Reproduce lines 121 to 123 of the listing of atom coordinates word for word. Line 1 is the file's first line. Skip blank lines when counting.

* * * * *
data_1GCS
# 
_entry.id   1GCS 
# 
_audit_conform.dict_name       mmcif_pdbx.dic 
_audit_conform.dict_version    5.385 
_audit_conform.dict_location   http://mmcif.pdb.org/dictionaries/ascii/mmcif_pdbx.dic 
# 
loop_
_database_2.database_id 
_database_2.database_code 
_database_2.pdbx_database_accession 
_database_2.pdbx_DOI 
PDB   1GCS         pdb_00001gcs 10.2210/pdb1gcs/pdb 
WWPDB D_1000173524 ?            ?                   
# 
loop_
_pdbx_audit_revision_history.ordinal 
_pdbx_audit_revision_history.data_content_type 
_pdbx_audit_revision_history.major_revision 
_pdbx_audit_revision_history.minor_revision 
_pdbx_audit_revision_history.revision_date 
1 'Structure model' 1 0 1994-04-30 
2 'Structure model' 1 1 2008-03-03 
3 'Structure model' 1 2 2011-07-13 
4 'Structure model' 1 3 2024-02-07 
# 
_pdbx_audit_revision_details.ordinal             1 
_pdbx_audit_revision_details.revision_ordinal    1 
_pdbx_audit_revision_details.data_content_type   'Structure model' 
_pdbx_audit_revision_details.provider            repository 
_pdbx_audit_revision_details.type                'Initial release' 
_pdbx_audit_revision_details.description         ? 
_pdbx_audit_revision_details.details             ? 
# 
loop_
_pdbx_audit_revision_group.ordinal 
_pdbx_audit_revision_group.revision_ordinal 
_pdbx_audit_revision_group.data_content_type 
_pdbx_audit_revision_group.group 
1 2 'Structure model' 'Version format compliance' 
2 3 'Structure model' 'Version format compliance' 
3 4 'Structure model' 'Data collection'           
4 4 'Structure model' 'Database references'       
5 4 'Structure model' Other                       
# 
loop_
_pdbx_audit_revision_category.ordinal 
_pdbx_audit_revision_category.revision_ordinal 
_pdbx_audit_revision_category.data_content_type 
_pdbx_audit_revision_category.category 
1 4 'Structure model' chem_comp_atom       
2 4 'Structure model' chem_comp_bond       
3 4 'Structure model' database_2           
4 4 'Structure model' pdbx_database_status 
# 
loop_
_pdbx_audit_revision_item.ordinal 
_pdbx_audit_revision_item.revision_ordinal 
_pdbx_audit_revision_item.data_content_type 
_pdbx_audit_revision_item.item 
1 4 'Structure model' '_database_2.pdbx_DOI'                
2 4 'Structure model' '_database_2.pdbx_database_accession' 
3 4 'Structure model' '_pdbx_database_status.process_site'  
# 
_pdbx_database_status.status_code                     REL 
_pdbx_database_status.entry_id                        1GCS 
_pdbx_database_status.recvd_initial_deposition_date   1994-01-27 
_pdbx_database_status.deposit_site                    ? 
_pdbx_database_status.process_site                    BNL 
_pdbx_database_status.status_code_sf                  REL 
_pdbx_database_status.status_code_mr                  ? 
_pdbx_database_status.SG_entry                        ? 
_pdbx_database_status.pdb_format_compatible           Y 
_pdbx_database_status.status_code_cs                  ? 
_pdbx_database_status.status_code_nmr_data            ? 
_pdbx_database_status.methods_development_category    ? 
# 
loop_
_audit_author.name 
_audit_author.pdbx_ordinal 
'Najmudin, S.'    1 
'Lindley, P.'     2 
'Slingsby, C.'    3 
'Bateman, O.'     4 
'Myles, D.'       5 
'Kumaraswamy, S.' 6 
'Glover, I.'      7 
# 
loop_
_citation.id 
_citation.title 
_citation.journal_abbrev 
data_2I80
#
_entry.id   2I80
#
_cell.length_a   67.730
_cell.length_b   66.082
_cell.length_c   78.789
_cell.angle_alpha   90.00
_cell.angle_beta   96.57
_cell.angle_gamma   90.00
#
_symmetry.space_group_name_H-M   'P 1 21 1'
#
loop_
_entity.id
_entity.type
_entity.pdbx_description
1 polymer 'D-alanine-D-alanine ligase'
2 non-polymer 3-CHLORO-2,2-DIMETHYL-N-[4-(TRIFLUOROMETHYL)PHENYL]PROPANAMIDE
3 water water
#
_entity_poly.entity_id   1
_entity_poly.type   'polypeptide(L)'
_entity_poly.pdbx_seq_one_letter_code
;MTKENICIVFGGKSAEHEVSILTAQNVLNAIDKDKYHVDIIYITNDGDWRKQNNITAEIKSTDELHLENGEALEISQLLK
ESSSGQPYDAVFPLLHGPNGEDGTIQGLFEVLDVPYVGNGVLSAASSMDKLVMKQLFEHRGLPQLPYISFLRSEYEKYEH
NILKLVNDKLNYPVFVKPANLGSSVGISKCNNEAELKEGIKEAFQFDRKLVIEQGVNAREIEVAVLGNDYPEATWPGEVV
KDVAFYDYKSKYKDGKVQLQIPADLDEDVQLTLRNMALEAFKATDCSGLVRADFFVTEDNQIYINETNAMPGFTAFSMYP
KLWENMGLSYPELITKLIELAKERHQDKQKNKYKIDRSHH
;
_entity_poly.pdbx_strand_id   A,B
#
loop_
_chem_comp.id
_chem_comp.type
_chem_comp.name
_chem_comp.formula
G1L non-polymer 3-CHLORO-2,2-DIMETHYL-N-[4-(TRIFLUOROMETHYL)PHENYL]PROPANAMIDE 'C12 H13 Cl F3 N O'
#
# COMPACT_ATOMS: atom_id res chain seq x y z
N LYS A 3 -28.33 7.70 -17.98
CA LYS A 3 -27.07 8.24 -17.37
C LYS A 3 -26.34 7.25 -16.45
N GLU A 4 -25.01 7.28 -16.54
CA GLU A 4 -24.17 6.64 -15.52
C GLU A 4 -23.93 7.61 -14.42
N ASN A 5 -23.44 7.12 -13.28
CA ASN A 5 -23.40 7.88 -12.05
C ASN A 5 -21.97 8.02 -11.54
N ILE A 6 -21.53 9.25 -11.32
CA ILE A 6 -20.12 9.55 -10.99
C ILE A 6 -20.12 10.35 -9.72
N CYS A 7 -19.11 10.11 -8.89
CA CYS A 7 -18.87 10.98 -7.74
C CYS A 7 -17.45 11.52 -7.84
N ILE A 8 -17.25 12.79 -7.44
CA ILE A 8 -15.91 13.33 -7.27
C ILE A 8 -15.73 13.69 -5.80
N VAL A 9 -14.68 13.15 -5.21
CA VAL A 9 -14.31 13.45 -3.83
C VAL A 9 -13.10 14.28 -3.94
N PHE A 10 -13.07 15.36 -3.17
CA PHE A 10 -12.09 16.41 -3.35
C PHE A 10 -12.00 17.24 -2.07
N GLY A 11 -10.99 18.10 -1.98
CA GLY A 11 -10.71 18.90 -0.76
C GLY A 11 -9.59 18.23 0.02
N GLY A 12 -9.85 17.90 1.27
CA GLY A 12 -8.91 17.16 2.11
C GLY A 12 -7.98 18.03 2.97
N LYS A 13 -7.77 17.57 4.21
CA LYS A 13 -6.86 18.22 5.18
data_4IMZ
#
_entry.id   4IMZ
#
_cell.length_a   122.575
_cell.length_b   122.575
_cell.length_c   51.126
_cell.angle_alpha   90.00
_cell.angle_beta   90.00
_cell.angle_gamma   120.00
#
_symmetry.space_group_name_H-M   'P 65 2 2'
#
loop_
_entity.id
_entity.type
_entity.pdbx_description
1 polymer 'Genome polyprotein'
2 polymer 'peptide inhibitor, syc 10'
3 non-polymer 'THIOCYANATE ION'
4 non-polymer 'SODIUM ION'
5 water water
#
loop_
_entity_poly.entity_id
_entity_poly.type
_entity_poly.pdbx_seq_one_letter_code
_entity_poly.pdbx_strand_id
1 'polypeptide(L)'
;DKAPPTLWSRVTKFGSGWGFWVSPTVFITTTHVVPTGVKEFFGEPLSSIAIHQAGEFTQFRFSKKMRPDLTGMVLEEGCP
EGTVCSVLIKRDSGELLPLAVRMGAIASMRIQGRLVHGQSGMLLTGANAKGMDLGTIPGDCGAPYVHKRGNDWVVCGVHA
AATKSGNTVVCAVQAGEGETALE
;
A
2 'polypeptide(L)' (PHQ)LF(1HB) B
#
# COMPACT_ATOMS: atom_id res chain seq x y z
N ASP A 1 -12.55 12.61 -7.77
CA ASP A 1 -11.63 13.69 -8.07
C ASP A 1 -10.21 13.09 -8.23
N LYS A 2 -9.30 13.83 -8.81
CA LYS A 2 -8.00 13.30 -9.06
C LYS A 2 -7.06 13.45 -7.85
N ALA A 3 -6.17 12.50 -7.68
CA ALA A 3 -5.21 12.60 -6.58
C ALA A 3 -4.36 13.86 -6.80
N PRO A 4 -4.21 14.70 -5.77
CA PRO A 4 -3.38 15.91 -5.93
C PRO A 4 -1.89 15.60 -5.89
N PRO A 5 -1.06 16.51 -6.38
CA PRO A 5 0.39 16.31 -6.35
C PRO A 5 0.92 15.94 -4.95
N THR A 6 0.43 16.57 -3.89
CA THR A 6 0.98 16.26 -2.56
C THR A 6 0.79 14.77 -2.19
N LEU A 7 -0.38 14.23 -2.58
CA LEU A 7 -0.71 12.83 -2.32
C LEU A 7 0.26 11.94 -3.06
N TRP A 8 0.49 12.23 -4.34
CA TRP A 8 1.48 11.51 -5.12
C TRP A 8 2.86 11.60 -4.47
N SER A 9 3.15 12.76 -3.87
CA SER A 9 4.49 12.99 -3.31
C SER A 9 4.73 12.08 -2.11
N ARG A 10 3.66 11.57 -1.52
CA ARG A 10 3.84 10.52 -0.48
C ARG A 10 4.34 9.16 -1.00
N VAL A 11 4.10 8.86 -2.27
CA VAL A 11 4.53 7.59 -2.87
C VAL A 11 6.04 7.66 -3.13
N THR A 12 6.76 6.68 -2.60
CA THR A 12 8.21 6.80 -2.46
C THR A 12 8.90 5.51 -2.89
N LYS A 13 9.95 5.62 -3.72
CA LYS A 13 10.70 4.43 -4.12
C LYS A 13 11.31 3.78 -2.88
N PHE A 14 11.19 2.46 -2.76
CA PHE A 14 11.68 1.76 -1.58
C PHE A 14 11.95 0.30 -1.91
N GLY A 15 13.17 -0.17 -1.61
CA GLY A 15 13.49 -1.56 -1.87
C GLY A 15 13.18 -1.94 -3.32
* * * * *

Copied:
KDVAFYDYKSKYKDGKVQLQIPADLDEDVQLTLRNMALEAFKATDCSGLVRADFFVTEDNQIYINETNAMPGFTAFSMYP
KLWENMGLSYPELITKLIELAKERHQDKQKNKYKIDRSHH
;